chubachus:

American soldiers carrying a wounded man to the rear during the Meuse-Argonne Offensive, 1918. Animated stereoview

ghettogether:

1st Field Artillery Brigade, 1st Division, 1919

Herbert Kimmel, Private, Medical Detachment, 134th Field Artillery, 37th Division AEF.

"For my faithful Dad: Thanks for your letters….I received uncle Ezra’s letter and papers regarding the Superannuation Fund. As soon as I get them fixed up I’ll send them to the Bishop. With a Government Life Insurance Policy, and a Superannuation Fund at my disposal, all that I will need to assure me of a brilliant old age will be a rich wife. Do I hear any offers? Dont be backward girls, I’m not as mean as I look. If you get tired of me before I shuffle off of this globe you can ship me to the Soldiers’ Home. With this added inducement, are there no bids? Why delay?

Time for drill, so goodbye

Herbert”

  1. Camera: Samsung SCH-I545
  2. Aperture: f/2.2
  3. Exposure: 1/15th
  4. Focal Length: 4mm

bag-of-dirt:

Macedonian partisan soldiers of the People’s Liberation Army of Macedonia (part of the larger National Liberation Army and Partisan Detachments of Yugoslavia) march through the streets of Skopje following the defeat of Axis forces in the National Liberation War of Macedonia. Skopje came under German occupation on 7 April 1941 and was later occupied by Axis Bulgarian forces, and was liberated on 13 November 1944 by the People’s Liberation Army of Macedonia together with units of the newly allied Bulgarian People’s Army (Bulgaria having switched sides in the war in September of 1944). Skopje, Macedonia, Yugoslavia (now, Republic of Macedonia). November 1944.

Madsens!

CELIA at Wright State: Echoes of the Great War

Here’s the official banner for this year’s CELIA project. For further details, go to the CELIA site

A Dayton Doughboy rests in Scotland
At approximately 5:40pm on February 5, 1918, the skipper of the German u-boat UB-77 spotted the Anchor Line luxury liner SS TUSCANIA just a few miles off the Scottish island of Islay. UB-77 fired two torpedoes; one of them hit TUSCANIA squarely amidships. She did not sink immediately, but there was significant damage, and many of the lifeboats were destroyed in the resulting blast.
TUSCANIA had been pressed into service as an American troopship, and was carrying 2000 US soldiers, including members of three aero squadrons, elements of the 32nd Division, and the 6th Battalion, 20th Engineer Regiment (Forestry). Aboard TUSCANIA was twenty-three year-old Stanley Roy Augspurger. Born in Woodsdale, Butler County, Ohio, Stanley moved to Dayton with his parents in 1910 or 1911. They lived at 133 East Ridge Avenue. Stanley’s father, Walter, worked as a railroad dispatcher. When America entered the Great War in 1917, Stanley was working for the U.S. Forest Service in Oregon. He joined, appropriately enough, the 20th Engineers, one of the two huge regiments recruited from trained foresters and lumbermen, and designated specifically to harvest timber in France.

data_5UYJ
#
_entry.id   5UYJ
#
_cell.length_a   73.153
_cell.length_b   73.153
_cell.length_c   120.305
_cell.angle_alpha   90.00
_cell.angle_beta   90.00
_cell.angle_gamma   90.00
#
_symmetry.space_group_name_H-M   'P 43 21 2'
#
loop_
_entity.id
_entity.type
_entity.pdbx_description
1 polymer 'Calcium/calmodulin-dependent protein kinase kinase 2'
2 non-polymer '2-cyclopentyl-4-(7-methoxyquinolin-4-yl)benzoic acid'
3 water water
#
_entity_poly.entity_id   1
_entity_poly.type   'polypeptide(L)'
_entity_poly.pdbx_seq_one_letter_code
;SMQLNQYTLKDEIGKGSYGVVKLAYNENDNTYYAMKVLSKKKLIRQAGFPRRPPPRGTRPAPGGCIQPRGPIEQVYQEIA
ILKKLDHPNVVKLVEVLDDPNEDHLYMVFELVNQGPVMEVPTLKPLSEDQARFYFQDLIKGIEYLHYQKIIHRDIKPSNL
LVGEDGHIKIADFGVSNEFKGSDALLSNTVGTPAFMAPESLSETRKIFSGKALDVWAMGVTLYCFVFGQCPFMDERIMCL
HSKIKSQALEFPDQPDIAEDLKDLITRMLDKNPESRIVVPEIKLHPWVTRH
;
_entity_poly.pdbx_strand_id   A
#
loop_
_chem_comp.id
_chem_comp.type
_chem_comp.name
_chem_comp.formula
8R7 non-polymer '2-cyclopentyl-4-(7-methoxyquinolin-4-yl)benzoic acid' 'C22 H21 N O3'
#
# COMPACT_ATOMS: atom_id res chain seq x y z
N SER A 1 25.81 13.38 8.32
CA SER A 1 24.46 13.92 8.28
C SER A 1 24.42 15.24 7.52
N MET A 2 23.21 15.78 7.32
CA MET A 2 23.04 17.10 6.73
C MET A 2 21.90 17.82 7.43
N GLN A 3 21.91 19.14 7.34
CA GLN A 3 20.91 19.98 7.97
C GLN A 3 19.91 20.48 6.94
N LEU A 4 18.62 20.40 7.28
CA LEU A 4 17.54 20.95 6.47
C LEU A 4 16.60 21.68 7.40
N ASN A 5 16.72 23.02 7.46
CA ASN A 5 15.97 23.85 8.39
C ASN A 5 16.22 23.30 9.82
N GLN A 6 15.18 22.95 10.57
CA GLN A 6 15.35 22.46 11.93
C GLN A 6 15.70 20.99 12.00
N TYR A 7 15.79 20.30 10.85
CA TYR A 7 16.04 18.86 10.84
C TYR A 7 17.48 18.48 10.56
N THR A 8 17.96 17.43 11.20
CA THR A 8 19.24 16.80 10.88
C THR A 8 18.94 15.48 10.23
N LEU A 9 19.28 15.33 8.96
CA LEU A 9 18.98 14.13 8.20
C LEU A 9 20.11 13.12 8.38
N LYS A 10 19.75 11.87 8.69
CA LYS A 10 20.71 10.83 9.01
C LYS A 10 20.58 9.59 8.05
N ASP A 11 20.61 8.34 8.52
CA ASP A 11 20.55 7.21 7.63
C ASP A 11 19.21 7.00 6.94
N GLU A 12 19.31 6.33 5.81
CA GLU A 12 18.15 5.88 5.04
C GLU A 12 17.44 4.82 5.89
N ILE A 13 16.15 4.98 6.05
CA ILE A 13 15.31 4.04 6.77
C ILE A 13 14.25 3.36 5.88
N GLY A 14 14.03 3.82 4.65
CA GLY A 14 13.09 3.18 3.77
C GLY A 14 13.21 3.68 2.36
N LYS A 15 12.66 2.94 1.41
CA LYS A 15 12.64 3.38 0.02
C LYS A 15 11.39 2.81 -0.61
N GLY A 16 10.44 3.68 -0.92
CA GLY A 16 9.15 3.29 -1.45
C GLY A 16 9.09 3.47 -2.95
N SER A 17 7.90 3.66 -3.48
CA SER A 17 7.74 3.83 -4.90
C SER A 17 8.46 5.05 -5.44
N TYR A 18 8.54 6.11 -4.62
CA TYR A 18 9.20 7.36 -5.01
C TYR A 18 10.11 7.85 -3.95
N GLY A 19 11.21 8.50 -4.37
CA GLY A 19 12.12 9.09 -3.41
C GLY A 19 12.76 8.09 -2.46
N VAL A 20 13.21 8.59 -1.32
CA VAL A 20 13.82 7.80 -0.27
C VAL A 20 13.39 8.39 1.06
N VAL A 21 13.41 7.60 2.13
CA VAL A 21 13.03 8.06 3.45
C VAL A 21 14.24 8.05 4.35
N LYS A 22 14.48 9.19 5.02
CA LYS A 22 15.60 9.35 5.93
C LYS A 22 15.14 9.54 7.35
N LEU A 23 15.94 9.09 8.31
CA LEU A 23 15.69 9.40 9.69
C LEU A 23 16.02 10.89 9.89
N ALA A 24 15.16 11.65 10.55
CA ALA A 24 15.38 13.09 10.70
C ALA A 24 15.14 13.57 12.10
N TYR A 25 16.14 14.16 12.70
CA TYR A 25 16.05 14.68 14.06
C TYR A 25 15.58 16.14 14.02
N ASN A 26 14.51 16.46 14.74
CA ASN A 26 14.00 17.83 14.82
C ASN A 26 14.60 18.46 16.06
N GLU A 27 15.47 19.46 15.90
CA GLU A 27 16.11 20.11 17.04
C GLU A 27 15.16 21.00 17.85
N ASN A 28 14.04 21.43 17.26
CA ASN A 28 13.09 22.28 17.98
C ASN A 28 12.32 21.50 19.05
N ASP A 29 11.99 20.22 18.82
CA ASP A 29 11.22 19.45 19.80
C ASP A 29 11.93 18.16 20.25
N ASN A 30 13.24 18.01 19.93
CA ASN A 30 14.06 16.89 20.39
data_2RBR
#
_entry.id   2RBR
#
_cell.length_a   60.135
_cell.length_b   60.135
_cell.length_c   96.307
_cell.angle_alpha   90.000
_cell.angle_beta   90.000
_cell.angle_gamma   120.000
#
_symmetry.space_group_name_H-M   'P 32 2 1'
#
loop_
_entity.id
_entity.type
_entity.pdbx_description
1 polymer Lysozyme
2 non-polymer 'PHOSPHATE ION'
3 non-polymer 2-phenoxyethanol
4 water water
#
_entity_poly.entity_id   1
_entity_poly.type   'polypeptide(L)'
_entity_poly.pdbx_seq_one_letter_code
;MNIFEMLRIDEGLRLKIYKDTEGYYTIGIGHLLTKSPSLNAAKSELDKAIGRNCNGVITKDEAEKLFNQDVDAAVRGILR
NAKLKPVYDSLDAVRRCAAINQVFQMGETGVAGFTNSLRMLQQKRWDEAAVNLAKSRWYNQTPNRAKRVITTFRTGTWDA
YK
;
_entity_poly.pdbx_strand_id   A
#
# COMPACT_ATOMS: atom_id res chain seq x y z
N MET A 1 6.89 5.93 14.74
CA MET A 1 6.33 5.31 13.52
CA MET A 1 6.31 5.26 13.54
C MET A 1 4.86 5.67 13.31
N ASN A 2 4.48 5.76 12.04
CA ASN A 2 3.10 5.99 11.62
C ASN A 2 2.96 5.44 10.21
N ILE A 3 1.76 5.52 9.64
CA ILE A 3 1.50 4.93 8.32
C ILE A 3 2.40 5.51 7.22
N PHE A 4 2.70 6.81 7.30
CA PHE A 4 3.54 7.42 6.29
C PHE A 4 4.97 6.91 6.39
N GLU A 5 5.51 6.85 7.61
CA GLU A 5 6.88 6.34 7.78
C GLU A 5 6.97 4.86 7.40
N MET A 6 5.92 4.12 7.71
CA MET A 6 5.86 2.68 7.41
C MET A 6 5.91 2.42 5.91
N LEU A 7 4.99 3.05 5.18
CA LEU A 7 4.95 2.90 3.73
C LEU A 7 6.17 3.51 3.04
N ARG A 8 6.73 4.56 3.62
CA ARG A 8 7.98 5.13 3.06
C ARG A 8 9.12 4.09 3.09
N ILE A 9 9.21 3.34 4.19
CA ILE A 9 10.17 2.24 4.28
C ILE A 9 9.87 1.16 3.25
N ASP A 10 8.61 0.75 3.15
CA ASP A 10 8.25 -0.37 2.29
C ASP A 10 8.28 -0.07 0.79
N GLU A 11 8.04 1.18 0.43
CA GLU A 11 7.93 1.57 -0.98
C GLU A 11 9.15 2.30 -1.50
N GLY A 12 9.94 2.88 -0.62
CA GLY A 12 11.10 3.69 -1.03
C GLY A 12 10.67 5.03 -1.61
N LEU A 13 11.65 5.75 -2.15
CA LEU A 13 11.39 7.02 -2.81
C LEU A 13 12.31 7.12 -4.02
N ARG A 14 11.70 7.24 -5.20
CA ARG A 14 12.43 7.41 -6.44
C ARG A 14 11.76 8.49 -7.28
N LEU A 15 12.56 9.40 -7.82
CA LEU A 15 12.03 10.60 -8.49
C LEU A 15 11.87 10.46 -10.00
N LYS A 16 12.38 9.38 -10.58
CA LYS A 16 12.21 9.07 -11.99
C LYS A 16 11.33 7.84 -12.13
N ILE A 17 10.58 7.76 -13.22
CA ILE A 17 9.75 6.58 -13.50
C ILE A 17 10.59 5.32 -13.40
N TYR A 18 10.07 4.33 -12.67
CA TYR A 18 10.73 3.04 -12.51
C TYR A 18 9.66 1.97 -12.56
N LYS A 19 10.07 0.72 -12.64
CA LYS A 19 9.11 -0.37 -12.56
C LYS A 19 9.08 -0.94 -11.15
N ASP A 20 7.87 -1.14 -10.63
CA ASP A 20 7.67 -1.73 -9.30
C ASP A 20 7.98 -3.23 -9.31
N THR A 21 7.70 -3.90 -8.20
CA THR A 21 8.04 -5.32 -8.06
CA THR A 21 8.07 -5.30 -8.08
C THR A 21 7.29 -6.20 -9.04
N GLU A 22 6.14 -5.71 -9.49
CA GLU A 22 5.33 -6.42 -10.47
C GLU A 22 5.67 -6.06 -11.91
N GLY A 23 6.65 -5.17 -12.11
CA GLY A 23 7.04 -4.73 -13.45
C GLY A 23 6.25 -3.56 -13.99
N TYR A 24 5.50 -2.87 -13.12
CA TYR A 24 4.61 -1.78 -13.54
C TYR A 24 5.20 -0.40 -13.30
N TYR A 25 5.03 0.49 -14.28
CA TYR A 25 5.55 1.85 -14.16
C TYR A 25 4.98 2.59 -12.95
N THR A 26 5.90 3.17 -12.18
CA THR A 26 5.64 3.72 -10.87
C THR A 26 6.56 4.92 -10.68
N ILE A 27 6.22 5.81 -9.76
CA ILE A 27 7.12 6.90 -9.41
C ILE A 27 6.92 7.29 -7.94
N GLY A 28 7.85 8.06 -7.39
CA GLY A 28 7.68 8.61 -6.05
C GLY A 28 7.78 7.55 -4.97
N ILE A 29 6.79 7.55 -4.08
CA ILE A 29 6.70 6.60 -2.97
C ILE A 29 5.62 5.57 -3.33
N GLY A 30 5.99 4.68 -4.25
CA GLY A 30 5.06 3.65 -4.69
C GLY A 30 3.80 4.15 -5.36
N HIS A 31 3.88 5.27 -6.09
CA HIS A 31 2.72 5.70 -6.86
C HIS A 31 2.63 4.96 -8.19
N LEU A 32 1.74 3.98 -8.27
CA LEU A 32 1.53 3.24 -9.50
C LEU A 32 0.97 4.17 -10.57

TUSCANIA did not sink immediately. It was nearly 10 o’clock that night before the liner slipped beneath the surface. The destroyers in its convoy did what they could to rescue the survivors, and indeed most of the men aboard did survive, but 230 — 201 American servicemen plus 29 members of the crew — were lost.
The men and boys of Port Ellen, Isle of Islay, turned out that night to search for survivors. They didn’t find any. What they did find were scores of bodies, washed up on the shores of Islay. These they recovered, identified as they could, and buried. Still on Islay today are four American cemeteries, at Port Charlotte, Kilnaughton, Kinabus, and Killeyan.
Stanley Augspurger was one of those who didn’t survive the sinking of TUSCANIA. He is buried in the American cemetery at Kinabus, Isle of Islay. Because he had enlisted in Oregon, his service wasn’t credited to the state of Ohio, and his name doesn’t appear on the official roster of Ohio troops in the Great War. But his grieving parents considered Dayton his home, and when the memorial was dedicated at Victory Oak Knoll in 1921 Stanley’s name was inscribed on the roll of honor there. A Dayton Doughboy rests in Scotland
At approximately 5:40pm on February 5, 1918, the skipper of the German u-boat UB-77 spotted the Anchor Line luxury liner SS TUSCANIA just a few miles off the Scottish island of Islay. UB-77 fired two torpedoes; one of them hit TUSCANIA squarely amidships. She did not sink immediately, but there was significant damage, and many of the lifeboats were destroyed in the resulting blast.
TUSCANIA had been pressed into service as an American troopship, and was carrying 2000 US soldiers, including members of three aero squadrons, elements of the 32nd Division, and the 6th Battalion, 20th Engineer Regiment (Forestry). Aboard TUSCANIA was twenty-three year-old Stanley Roy Augspurger. Born in Woodsdale, Butler County, Ohio, Stanley moved to Dayton with his parents in 1910 or 1911. They lived at 133 East Ridge Avenue. Stanley’s father, Walter, worked as a railroad dispatcher. When America entered the Great War in 1917, Stanley was working for the U.S. Forest Service in Oregon. He joined, appropriately enough, the 20th Engineers, one of the two huge regiments recruited from trained foresters and lumbermen, and designated specifically to harvest timber in France.
TUSCANIA did not sink immediately. It was nearly 10 o’clock that night before the liner slipped beneath the surface. The destroyers in its convoy did what they could to rescue the survivors, and indeed most of the men aboard did survive, but 230 — 201 American servicemen plus 29 members of the crew — were lost.
The men and boys of Port Ellen, Isle of Islay, turned out that night to search for survivors. They didn’t find any. What they did find were scores of bodies, washed up on the shores of Islay. These they recovered, identified as they could, and buried. Still on Islay today are four American cemeteries, at Port Charlotte, Kilnaughton, Kinabus, and Killeyan.